Sachin Sandhir, Global Managing Director – Emerging Business, RICS said “Commercial real estate is expected to see continued demand, fueled by positive business sentiment (especially in IT/ITES and new age digital businesses) based on major policy reforms undertaken by the Government. There is also likely to be considerable international investor interest in income yielding assets and the first REITs and INVits are not far away. REITs will drive the need for Indian commercial real estate to speak the language of international investors which, in turn will create demand international standards and corporate governance; professionalism and skills – which are all the things that the RICS Stands for.”

Sanjay Dutt, Managing Director, India, Cushman & Wakefield said, “REITs can provide a huge opportunity for developers and investors in India given the potential in the . REITs would help developers resolve their fund-raising issues and allow them to focus on completing their projects in a timely manner. Apart from the top 3 cities, Chennai and Pune have immense scope for REITs with approximately 34 MSF each of REITS-eligible stock. Going forward, by the end of 2017, Hyderabad’s REIT-able stock is expected to reach approximately 41 MSF. This would place Hyderabad’s REIT-able stock at 4th place, surpassing that of Chennai and Pune. With investor and occupier interests rising in Hyderabad, a high number of Grade A projects are likely to be completed enabling high REIT-able stock.”

Apart from the office sector, the retail sector too has high potential to generate rental income for investors. Since last year, private-equity firms have shown interest in investing in malls in India, indicating that there is acertain attractiveness in the retail shopping centre space owing to future prospects.

Sachin Sandhir further added, “RICS will continue to work to promote International Property Measurement Standards (IPMS) a global collaborative initiative with 70 global professional bodies, which will bring in a common basis of measuring assets. RICS is also advocating International valuation standards (IVS) and the RICS red book as a basis for valuations of these REIT-able assets. With a common basis of measurement and a common basis of valuations and skilled professionals to undertake delivery of grade A office space coupled with ease of doing business initiatives of the Government, Indian commercial real estate will surely realize its true potential.”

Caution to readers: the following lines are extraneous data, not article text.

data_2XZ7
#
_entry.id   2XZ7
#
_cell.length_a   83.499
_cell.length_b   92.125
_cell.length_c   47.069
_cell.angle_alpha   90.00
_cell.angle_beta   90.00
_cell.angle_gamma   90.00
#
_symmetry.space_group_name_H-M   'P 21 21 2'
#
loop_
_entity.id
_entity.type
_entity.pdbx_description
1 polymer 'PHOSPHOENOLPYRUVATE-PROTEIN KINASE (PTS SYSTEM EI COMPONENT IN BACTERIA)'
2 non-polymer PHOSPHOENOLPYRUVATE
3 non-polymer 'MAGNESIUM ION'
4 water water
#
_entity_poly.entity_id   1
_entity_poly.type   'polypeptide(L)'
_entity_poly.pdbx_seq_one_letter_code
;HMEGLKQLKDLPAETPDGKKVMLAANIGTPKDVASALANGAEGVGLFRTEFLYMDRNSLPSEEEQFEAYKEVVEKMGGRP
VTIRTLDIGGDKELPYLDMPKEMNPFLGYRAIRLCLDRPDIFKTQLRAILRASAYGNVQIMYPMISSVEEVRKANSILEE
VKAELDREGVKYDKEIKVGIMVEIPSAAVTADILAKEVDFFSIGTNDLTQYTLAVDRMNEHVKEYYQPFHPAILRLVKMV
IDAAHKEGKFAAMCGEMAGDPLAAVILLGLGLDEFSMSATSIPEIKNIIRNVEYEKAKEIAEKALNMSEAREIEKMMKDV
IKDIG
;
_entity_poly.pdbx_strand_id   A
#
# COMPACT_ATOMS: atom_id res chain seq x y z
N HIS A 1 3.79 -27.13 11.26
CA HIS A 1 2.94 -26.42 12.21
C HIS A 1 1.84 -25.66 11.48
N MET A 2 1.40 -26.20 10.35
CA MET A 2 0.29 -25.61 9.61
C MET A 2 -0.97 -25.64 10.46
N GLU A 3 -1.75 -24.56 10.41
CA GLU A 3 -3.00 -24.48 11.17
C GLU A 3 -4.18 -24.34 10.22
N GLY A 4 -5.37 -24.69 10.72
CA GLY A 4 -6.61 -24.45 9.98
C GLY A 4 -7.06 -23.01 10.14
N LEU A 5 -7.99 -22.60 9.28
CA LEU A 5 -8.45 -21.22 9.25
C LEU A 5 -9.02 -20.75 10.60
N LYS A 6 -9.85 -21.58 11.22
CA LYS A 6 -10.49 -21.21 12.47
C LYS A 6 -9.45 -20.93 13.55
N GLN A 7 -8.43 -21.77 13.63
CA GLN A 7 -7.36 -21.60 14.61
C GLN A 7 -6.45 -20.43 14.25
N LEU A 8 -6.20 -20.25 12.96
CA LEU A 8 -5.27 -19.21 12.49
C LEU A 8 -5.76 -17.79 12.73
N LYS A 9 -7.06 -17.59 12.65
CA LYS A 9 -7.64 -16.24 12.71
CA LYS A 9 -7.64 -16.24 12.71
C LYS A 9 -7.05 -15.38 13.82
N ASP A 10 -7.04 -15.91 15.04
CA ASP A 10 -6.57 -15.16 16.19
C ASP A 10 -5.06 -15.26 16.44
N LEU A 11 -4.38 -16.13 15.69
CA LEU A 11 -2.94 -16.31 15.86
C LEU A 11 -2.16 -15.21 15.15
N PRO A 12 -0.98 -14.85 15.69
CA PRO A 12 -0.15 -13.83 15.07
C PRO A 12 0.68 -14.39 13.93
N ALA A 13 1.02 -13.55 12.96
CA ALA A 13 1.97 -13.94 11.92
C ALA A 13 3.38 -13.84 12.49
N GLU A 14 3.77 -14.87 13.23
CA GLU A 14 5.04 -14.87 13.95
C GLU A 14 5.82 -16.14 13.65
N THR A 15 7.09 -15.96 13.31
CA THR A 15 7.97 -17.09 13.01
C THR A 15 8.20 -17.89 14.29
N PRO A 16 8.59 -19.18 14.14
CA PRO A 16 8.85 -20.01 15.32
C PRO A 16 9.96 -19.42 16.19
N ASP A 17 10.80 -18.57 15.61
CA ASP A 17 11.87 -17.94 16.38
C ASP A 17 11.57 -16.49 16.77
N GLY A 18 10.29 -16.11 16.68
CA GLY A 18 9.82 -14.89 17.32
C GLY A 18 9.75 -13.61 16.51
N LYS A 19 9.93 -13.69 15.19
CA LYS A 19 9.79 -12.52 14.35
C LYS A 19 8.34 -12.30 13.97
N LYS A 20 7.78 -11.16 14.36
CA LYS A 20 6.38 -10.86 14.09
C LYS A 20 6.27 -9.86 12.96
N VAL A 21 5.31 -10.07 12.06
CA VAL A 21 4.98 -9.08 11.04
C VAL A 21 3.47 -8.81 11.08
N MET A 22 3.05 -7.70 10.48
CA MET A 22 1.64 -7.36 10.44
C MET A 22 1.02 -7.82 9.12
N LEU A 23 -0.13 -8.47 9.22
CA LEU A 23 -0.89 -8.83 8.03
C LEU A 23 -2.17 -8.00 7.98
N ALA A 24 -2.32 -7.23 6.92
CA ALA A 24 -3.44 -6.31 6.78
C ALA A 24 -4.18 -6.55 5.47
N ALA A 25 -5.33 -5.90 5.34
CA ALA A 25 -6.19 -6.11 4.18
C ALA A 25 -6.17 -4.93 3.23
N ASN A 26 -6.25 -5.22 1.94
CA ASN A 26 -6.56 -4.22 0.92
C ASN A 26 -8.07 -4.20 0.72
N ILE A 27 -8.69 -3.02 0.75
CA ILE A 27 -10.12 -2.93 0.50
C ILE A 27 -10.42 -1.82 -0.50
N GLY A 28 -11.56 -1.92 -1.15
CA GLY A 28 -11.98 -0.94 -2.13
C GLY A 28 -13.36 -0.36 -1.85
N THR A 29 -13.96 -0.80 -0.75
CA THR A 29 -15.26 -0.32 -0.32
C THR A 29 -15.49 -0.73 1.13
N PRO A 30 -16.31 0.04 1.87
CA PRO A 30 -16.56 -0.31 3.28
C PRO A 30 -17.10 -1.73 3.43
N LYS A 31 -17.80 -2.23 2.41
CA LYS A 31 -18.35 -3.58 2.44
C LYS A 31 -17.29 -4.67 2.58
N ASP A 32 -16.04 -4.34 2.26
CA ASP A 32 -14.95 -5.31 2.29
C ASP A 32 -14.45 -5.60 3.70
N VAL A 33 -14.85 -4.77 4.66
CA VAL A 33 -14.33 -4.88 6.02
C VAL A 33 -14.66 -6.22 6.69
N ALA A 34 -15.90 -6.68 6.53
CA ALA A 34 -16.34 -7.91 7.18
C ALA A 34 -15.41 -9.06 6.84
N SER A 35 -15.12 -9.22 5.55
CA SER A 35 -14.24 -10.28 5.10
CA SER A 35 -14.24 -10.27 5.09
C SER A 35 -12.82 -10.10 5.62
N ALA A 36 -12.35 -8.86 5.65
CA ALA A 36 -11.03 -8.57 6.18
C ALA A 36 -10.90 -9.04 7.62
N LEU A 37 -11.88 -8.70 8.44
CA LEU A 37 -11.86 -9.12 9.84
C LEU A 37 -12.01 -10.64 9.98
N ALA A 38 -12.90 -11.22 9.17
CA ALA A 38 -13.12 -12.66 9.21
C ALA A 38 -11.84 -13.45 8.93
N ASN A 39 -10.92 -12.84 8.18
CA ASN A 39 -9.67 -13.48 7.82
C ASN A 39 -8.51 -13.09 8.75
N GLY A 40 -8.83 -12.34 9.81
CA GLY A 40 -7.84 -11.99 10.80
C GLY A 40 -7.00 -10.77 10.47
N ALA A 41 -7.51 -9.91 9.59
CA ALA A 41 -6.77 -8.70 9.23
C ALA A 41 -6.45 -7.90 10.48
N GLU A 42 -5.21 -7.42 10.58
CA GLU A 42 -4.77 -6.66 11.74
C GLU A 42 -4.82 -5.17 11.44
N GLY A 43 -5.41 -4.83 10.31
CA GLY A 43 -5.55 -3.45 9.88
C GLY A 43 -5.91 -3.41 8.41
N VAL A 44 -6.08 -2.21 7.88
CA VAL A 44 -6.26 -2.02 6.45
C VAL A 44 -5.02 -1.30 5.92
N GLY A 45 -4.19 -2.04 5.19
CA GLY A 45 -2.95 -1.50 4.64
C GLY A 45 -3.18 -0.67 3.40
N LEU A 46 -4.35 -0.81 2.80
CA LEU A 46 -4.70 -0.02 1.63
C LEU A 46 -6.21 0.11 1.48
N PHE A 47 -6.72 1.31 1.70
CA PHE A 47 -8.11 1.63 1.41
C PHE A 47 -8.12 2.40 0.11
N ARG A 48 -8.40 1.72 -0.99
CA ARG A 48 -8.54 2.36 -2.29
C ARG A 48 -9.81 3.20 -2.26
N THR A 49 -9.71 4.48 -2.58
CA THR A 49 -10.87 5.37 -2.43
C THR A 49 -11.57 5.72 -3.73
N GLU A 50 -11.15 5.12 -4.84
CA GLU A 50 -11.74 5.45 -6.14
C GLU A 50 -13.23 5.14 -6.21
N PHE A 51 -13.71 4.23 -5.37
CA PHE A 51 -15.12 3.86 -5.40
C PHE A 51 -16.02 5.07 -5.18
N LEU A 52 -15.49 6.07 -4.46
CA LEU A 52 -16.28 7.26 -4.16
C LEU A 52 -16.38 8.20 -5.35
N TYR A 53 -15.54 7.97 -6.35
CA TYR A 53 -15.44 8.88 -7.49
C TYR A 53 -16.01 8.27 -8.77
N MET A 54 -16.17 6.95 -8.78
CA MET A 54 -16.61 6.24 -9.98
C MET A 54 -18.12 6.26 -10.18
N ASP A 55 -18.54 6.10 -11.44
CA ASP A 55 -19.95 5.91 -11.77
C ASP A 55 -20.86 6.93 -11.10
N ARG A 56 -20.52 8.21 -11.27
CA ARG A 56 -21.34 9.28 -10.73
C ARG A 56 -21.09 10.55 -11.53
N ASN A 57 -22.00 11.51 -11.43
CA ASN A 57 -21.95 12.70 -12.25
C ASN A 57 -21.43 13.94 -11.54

Devina Ghildial, Managing Director – South Asia, RICS said – “2016 looks to be a bright spark for commercial real estate. The asset class looks to be on solid footing with all the policy reforms and initiatives from the Government. The industry will see the emergence of not only REIT’s and INVits but new asset classes including new suburban business districts which will propel commercial real estate to produce a lot more grade A office space in the times to come. In fact, in Q1 2016 alone, the market has seen absorption to the tune of approximately 5 MSF.

“Going forward, we will also see corporate occupiers and investors starting to demand international standards and focus on creating sustainable assets, which will create long term value for international investors in the form of higher yields. This would be a key expectation from the development community. Now more than ever, the potential of commercial real estate is apparent, and this makes it an opportune time for REITs to find their way into the market,” she added.